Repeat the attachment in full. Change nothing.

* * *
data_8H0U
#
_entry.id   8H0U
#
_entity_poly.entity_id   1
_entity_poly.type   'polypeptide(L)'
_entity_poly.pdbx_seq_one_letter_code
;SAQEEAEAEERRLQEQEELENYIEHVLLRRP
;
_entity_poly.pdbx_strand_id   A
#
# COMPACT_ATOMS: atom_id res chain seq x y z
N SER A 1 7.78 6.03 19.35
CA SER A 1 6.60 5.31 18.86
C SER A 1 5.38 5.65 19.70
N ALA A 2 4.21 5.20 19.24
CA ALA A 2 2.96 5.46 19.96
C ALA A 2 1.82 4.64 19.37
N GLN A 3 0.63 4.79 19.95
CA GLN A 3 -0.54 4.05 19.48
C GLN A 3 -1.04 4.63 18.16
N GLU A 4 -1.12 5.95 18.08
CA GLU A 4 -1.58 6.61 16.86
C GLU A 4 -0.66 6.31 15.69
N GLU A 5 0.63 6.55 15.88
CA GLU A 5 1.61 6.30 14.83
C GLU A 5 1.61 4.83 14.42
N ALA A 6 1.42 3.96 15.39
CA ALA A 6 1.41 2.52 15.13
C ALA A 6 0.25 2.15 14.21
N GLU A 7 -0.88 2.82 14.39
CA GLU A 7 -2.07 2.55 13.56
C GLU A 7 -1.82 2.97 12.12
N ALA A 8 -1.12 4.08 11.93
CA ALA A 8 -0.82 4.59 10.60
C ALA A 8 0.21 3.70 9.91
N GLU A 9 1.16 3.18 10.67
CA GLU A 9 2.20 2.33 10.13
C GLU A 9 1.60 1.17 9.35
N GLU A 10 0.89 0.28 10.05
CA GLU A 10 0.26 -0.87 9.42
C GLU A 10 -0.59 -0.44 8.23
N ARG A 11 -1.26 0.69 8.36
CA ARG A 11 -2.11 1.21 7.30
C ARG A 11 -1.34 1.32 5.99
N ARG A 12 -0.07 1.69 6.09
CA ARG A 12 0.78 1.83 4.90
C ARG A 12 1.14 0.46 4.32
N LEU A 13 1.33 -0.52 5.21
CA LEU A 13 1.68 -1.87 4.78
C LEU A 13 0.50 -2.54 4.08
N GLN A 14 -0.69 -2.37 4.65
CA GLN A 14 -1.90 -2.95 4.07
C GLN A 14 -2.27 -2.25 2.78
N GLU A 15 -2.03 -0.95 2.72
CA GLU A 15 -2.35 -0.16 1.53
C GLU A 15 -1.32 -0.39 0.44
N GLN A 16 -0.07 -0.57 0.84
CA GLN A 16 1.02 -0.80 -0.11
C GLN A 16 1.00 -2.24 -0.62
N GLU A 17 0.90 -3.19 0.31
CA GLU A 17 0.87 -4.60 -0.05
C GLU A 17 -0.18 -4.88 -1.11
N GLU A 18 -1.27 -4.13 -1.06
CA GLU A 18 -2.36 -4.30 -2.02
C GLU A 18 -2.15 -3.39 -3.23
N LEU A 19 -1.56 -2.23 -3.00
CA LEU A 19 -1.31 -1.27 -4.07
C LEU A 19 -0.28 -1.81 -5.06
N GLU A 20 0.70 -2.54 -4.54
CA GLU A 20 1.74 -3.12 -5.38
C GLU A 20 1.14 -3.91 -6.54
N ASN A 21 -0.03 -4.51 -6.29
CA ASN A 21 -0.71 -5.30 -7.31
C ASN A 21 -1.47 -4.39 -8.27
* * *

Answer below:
data_8H0U
#
_entry.id   8H0U
#
_entity_poly.entity_id   1
_entity_poly.type   'polypeptide(L)'
_entity_poly.pdbx_seq_one_letter_code
;SAQEEAEAEERRLQEQEELENYIEHVLLRRP
;
_entity_poly.pdbx_strand_id   A
#
# COMPACT_ATOMS: atom_id res chain seq x y z
N SER A 1 7.78 6.03 19.35
CA SER A 1 6.60 5.31 18.86
C SER A 1 5.38 5.65 19.70
N ALA A 2 4.21 5.20 19.24
CA ALA A 2 2.96 5.46 19.96
C ALA A 2 1.82 4.64 19.37
N GLN A 3 0.63 4.79 19.95
CA GLN A 3 -0.54 4.05 19.48
C GLN A 3 -1.04 4.63 18.16
N GLU A 4 -1.12 5.95 18.08
CA GLU A 4 -1.58 6.61 16.86
C GLU A 4 -0.66 6.31 15.69
N GLU A 5 0.63 6.55 15.88
CA GLU A 5 1.61 6.30 14.83
C GLU A 5 1.61 4.83 14.42
N ALA A 6 1.42 3.96 15.39
CA ALA A 6 1.41 2.52 15.13
C ALA A 6 0.25 2.15 14.21
N GLU A 7 -0.88 2.82 14.39
CA GLU A 7 -2.07 2.55 13.56
C GLU A 7 -1.82 2.97 12.12
N ALA A 8 -1.12 4.08 11.93
CA ALA A 8 -0.82 4.59 10.60
C ALA A 8 0.21 3.70 9.91
N GLU A 9 1.16 3.18 10.67
CA GLU A 9 2.20 2.33 10.13
C GLU A 9 1.60 1.17 9.35
N GLU A 10 0.89 0.28 10.05
CA GLU A 10 0.26 -0.87 9.42
C GLU A 10 -0.59 -0.44 8.23
N ARG A 11 -1.26 0.69 8.36
CA ARG A 11 -2.11 1.21 7.30
C ARG A 11 -1.34 1.32 5.99
N ARG A 12 -0.07 1.69 6.09
CA ARG A 12 0.78 1.83 4.90
C ARG A 12 1.14 0.46 4.32
N LEU A 13 1.33 -0.52 5.21
CA LEU A 13 1.68 -1.87 4.78
C LEU A 13 0.50 -2.54 4.08
N GLN A 14 -0.69 -2.37 4.65
CA GLN A 14 -1.90 -2.95 4.07
C GLN A 14 -2.27 -2.25 2.78
N GLU A 15 -2.03 -0.95 2.72
CA GLU A 15 -2.35 -0.16 1.53
C GLU A 15 -1.32 -0.39 0.44
N GLN A 16 -0.07 -0.57 0.84
CA GLN A 16 1.02 -0.80 -0.11
C GLN A 16 1.00 -2.24 -0.62
N GLU A 17 0.90 -3.19 0.31
CA GLU A 17 0.87 -4.60 -0.05
C GLU A 17 -0.18 -4.88 -1.11
N GLU A 18 -1.27 -4.13 -1.06
CA GLU A 18 -2.36 -4.30 -2.02
C GLU A 18 -2.15 -3.39 -3.23
N LEU A 19 -1.56 -2.23 -3.00
CA LEU A 19 -1.31 -1.27 -4.07
C LEU A 19 -0.28 -1.81 -5.06
N GLU A 20 0.70 -2.54 -4.54
CA GLU A 20 1.74 -3.12 -5.38
C GLU A 20 1.14 -3.91 -6.54
N ASN A 21 -0.03 -4.51 -6.29
CA ASN A 21 -0.71 -5.30 -7.31
C ASN A 21 -1.47 -4.39 -8.27